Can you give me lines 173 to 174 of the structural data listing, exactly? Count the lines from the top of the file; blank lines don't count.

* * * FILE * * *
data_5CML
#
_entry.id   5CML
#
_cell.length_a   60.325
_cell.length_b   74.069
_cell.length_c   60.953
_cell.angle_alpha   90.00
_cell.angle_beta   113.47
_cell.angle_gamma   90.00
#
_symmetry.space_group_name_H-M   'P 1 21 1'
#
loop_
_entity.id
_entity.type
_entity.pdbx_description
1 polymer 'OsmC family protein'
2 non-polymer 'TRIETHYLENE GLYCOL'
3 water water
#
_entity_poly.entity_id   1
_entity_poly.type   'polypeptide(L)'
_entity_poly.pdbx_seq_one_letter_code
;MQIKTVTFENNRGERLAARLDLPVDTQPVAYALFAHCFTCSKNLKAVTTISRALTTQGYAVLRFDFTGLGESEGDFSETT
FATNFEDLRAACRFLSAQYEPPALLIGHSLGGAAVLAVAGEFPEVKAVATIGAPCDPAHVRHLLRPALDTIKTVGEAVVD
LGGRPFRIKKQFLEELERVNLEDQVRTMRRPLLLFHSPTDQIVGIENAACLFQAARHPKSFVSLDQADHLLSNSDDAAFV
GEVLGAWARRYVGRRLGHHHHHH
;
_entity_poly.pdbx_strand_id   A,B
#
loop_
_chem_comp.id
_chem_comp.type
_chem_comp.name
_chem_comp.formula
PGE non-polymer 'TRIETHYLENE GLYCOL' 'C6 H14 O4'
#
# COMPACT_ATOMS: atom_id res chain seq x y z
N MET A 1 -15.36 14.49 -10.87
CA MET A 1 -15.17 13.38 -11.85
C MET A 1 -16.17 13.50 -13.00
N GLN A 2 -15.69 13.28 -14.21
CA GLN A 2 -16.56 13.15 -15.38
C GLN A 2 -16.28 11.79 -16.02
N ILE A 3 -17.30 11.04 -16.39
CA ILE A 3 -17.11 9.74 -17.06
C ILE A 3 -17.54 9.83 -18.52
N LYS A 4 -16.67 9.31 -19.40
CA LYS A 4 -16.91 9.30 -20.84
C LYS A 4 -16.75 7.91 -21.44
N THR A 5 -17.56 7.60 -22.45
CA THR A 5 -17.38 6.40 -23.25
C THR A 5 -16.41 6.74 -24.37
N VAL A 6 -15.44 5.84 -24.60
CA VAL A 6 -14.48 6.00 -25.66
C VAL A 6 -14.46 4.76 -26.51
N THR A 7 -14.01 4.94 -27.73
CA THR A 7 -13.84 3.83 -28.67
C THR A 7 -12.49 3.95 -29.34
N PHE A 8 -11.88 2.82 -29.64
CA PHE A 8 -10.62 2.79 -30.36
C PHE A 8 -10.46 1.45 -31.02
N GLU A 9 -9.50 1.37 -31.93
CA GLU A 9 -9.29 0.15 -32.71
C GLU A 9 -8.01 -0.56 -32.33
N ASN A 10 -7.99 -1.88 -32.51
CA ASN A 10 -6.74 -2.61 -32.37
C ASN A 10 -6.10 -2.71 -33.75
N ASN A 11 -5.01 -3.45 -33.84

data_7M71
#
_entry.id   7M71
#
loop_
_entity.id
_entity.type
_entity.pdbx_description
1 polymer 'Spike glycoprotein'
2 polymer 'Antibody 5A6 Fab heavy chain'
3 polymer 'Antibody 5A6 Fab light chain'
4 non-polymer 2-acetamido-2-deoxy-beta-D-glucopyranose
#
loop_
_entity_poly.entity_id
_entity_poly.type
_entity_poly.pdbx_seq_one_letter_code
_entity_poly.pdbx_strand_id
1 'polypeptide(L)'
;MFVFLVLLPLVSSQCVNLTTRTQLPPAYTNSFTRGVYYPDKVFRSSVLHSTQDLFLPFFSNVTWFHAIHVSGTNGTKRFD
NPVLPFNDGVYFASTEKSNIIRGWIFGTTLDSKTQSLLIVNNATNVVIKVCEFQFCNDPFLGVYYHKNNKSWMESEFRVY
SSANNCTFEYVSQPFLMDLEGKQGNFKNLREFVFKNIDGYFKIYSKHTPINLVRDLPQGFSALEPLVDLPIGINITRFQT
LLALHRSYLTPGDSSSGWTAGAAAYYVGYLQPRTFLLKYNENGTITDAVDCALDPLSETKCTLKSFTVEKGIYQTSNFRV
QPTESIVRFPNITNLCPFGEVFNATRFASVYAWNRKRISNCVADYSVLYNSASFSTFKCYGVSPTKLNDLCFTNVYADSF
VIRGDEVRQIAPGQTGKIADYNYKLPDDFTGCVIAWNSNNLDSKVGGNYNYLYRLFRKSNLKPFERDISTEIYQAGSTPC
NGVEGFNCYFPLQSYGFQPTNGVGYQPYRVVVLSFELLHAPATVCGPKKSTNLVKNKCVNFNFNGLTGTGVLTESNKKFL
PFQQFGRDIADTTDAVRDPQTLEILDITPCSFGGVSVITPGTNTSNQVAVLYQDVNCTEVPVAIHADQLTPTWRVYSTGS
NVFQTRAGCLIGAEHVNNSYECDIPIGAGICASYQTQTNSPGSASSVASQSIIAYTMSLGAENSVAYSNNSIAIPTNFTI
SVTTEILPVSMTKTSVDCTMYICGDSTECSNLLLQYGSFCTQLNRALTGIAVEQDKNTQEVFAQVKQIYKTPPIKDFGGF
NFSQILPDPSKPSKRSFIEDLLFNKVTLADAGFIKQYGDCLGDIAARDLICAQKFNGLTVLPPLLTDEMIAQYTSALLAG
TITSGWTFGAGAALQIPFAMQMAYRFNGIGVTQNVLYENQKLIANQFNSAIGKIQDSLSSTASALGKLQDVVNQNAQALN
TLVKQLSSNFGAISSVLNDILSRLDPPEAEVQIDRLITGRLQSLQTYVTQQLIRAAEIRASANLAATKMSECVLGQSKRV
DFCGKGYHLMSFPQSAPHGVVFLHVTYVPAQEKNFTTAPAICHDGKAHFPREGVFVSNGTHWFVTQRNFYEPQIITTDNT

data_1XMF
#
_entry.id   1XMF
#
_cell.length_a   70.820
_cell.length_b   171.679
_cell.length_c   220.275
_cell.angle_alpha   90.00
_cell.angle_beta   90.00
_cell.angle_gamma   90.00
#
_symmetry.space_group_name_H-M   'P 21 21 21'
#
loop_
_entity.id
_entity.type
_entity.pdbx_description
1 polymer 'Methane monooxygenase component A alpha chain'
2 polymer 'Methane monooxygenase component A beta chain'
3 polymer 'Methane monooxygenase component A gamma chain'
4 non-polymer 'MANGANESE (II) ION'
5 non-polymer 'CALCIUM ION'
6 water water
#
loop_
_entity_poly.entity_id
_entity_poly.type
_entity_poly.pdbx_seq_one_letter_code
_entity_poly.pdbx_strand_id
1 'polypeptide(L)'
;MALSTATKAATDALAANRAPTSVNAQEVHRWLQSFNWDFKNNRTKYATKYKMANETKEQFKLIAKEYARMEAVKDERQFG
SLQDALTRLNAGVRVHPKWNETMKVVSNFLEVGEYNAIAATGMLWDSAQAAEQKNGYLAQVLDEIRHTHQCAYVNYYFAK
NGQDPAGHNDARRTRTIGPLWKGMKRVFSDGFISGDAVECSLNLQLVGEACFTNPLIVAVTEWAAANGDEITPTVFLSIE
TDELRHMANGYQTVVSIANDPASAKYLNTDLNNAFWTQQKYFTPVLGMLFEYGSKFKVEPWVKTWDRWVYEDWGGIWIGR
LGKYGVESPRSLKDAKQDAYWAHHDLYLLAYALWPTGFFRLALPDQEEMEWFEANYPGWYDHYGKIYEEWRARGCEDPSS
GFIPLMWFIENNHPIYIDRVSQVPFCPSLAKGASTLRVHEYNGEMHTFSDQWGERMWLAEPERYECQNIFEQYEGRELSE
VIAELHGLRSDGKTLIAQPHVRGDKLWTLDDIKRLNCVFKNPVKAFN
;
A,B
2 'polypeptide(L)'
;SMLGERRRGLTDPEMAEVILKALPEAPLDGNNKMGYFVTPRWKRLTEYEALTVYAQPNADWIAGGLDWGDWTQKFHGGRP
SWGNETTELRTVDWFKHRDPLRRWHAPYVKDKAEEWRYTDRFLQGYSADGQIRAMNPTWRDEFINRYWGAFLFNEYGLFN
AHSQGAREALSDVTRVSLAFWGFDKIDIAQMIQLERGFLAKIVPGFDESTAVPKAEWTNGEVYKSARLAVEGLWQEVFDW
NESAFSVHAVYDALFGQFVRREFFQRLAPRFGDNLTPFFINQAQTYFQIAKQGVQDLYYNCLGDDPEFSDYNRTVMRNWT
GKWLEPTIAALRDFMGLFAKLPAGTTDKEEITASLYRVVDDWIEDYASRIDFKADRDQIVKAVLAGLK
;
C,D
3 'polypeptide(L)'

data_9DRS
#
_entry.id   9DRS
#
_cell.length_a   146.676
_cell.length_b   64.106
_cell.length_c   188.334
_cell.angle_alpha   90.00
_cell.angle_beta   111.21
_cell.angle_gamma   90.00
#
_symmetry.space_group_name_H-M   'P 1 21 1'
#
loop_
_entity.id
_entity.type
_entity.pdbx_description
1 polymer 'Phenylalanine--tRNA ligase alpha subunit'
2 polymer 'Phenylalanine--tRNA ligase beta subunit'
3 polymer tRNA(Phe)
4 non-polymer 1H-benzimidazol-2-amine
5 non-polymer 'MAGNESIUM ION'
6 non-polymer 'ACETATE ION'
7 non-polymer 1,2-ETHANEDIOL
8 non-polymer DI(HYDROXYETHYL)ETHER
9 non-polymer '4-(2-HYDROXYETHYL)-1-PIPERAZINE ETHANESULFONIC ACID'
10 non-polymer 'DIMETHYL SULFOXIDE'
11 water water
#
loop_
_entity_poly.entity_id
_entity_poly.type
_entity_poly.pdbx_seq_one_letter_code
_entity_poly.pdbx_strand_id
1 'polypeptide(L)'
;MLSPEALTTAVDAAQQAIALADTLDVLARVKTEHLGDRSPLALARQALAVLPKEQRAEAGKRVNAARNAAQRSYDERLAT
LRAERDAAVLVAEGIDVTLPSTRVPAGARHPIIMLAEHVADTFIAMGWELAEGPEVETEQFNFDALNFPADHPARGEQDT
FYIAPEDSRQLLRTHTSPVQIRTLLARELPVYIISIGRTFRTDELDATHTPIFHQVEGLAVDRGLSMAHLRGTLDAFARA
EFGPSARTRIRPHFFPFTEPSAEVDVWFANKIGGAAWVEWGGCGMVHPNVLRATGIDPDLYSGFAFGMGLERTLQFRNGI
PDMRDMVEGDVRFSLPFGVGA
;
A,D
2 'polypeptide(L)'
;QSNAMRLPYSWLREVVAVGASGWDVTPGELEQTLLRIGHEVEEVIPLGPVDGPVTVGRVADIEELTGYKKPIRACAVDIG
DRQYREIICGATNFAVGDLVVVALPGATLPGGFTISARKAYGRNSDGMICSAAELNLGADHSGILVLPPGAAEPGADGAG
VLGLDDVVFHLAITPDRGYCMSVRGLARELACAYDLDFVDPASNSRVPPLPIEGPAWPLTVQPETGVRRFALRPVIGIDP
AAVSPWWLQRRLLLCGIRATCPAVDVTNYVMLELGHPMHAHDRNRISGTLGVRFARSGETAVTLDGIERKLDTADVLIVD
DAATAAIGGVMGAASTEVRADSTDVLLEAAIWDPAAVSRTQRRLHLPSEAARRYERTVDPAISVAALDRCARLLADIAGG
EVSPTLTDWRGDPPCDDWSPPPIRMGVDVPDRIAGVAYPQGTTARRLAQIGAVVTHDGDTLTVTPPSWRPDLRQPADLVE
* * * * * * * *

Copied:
5 non-polymer 'MAGNESIUM ION'
6 non-polymer 'ACETATE ION'